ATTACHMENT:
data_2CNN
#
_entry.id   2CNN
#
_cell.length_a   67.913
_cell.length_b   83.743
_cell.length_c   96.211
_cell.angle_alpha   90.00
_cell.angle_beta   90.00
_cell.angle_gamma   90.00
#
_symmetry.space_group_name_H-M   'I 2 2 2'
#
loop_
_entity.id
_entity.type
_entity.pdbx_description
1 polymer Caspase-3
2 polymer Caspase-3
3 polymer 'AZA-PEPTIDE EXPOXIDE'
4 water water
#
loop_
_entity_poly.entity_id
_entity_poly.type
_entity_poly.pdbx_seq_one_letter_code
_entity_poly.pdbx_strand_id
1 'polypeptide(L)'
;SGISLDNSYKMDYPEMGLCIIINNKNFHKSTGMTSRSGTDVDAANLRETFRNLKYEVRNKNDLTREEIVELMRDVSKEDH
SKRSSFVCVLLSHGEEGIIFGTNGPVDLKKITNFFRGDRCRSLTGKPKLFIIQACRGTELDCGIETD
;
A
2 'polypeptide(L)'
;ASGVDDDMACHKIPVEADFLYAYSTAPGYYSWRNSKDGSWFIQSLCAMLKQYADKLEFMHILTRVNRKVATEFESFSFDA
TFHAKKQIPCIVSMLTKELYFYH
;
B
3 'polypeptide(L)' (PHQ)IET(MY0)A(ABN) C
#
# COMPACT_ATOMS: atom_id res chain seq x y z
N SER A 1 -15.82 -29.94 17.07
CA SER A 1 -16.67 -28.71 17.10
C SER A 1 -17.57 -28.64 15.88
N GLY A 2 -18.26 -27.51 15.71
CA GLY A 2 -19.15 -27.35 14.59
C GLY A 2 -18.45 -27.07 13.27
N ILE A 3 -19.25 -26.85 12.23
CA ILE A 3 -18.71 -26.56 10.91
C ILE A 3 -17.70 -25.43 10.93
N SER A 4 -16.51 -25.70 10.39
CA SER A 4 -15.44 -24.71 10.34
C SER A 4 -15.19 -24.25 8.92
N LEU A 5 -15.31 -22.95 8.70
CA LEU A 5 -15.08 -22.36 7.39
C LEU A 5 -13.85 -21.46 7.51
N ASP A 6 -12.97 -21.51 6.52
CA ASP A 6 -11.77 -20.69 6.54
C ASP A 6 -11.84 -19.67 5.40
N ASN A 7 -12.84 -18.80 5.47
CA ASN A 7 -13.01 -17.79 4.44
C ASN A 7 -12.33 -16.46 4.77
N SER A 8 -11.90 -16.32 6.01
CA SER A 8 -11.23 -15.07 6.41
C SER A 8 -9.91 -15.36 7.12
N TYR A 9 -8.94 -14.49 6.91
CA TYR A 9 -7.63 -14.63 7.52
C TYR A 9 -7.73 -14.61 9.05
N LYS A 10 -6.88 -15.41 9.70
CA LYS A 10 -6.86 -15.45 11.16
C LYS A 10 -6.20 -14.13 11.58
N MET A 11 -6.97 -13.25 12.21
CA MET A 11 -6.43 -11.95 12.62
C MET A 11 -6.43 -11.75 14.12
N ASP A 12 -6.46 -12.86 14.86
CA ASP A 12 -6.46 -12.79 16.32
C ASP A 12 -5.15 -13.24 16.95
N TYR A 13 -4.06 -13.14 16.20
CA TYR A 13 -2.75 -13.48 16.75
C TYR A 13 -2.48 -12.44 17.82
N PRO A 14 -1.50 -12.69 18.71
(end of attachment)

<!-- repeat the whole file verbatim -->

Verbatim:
data_2CNN
#
_entry.id   2CNN
#
_cell.length_a   67.913
_cell.length_b   83.743
_cell.length_c   96.211
_cell.angle_alpha   90.00
_cell.angle_beta   90.00
_cell.angle_gamma   90.00
#
_symmetry.space_group_name_H-M   'I 2 2 2'
#
loop_
_entity.id
_entity.type
_entity.pdbx_description
1 polymer Caspase-3
2 polymer Caspase-3
3 polymer 'AZA-PEPTIDE EXPOXIDE'
4 water water
#
loop_
_entity_poly.entity_id
_entity_poly.type
_entity_poly.pdbx_seq_one_letter_code
_entity_poly.pdbx_strand_id
1 'polypeptide(L)'
;SGISLDNSYKMDYPEMGLCIIINNKNFHKSTGMTSRSGTDVDAANLRETFRNLKYEVRNKNDLTREEIVELMRDVSKEDH
SKRSSFVCVLLSHGEEGIIFGTNGPVDLKKITNFFRGDRCRSLTGKPKLFIIQACRGTELDCGIETD
;
A
2 'polypeptide(L)'
;ASGVDDDMACHKIPVEADFLYAYSTAPGYYSWRNSKDGSWFIQSLCAMLKQYADKLEFMHILTRVNRKVATEFESFSFDA
TFHAKKQIPCIVSMLTKELYFYH
;
B
3 'polypeptide(L)' (PHQ)IET(MY0)A(ABN) C
#
# COMPACT_ATOMS: atom_id res chain seq x y z
N SER A 1 -15.82 -29.94 17.07
CA SER A 1 -16.67 -28.71 17.10
C SER A 1 -17.57 -28.64 15.88
N GLY A 2 -18.26 -27.51 15.71
CA GLY A 2 -19.15 -27.35 14.59
C GLY A 2 -18.45 -27.07 13.27
N ILE A 3 -19.25 -26.85 12.23
CA ILE A 3 -18.71 -26.56 10.91
C ILE A 3 -17.70 -25.43 10.93
N SER A 4 -16.51 -25.70 10.39
CA SER A 4 -15.44 -24.71 10.34
C SER A 4 -15.19 -24.25 8.92
N LEU A 5 -15.31 -22.95 8.70
CA LEU A 5 -15.08 -22.36 7.39
C LEU A 5 -13.85 -21.46 7.51
N ASP A 6 -12.97 -21.51 6.52
CA ASP A 6 -11.77 -20.69 6.54
C ASP A 6 -11.84 -19.67 5.40
N ASN A 7 -12.84 -18.80 5.47
CA ASN A 7 -13.01 -17.79 4.44
C ASN A 7 -12.33 -16.46 4.77
N SER A 8 -11.90 -16.32 6.01
CA SER A 8 -11.23 -15.07 6.41
C SER A 8 -9.91 -15.36 7.12
N TYR A 9 -8.94 -14.49 6.91
CA TYR A 9 -7.63 -14.63 7.52
C TYR A 9 -7.73 -14.61 9.05
N LYS A 10 -6.88 -15.41 9.70
CA LYS A 10 -6.86 -15.45 11.16
C LYS A 10 -6.20 -14.13 11.58
N MET A 11 -6.97 -13.25 12.21
CA MET A 11 -6.43 -11.95 12.62
C MET A 11 -6.43 -11.75 14.12
N ASP A 12 -6.46 -12.86 14.86
CA ASP A 12 -6.46 -12.79 16.32
C ASP A 12 -5.15 -13.24 16.95
N TYR A 13 -4.06 -13.14 16.20
CA TYR A 13 -2.75 -13.48 16.75
C TYR A 13 -2.48 -12.44 17.82
N PRO A 14 -1.50 -12.69 18.71